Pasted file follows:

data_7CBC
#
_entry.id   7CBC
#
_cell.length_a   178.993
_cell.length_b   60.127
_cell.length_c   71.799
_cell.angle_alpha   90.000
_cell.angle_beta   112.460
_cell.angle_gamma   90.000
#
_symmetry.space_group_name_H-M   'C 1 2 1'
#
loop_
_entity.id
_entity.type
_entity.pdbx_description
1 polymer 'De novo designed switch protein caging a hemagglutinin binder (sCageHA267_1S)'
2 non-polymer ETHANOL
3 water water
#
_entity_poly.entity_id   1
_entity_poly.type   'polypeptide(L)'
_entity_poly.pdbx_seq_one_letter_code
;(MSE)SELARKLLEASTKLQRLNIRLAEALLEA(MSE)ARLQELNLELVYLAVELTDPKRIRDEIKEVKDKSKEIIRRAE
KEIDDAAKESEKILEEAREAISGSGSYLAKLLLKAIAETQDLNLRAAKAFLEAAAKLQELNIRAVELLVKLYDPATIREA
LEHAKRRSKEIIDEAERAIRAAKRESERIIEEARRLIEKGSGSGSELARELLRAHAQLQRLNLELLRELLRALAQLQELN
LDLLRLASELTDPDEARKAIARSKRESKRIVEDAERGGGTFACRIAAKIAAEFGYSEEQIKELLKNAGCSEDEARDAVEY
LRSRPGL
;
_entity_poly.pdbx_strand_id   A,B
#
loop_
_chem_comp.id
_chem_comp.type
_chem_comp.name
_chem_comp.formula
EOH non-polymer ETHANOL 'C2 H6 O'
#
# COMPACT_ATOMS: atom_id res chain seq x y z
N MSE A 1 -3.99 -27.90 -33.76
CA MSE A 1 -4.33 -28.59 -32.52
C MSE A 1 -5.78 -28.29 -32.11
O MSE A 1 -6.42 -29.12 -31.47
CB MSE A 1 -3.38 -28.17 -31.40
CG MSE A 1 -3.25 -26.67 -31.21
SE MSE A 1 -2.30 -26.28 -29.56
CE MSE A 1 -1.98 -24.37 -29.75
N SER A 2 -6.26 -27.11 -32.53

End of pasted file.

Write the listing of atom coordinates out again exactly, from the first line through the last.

data_7CBC
#
_entry.id   7CBC
#
_cell.length_a   178.993
_cell.length_b   60.127
_cell.length_c   71.799
_cell.angle_alpha   90.000
_cell.angle_beta   112.460
_cell.angle_gamma   90.000
#
_symmetry.space_group_name_H-M   'C 1 2 1'
#
loop_
_entity.id
_entity.type
_entity.pdbx_description
1 polymer 'De novo designed switch protein caging a hemagglutinin binder (sCageHA267_1S)'
2 non-polymer ETHANOL
3 water water
#
_entity_poly.entity_id   1
_entity_poly.type   'polypeptide(L)'
_entity_poly.pdbx_seq_one_letter_code
;(MSE)SELARKLLEASTKLQRLNIRLAEALLEA(MSE)ARLQELNLELVYLAVELTDPKRIRDEIKEVKDKSKEIIRRAE
KEIDDAAKESEKILEEAREAISGSGSYLAKLLLKAIAETQDLNLRAAKAFLEAAAKLQELNIRAVELLVKLYDPATIREA
LEHAKRRSKEIIDEAERAIRAAKRESERIIEEARRLIEKGSGSGSELARELLRAHAQLQRLNLELLRELLRALAQLQELN
LDLLRLASELTDPDEARKAIARSKRESKRIVEDAERGGGTFACRIAAKIAAEFGYSEEQIKELLKNAGCSEDEARDAVEY
LRSRPGL
;
_entity_poly.pdbx_strand_id   A,B
#
loop_
_chem_comp.id
_chem_comp.type
_chem_comp.name
_chem_comp.formula
EOH non-polymer ETHANOL 'C2 H6 O'
#
# COMPACT_ATOMS: atom_id res chain seq x y z
N MSE A 1 -3.99 -27.90 -33.76
CA MSE A 1 -4.33 -28.59 -32.52
C MSE A 1 -5.78 -28.29 -32.11
O MSE A 1 -6.42 -29.12 -31.47
CB MSE A 1 -3.38 -28.17 -31.40
CG MSE A 1 -3.25 -26.67 -31.21
SE MSE A 1 -2.30 -26.28 -29.56
CE MSE A 1 -1.98 -24.37 -29.75
N SER A 2 -6.26 -27.11 -32.53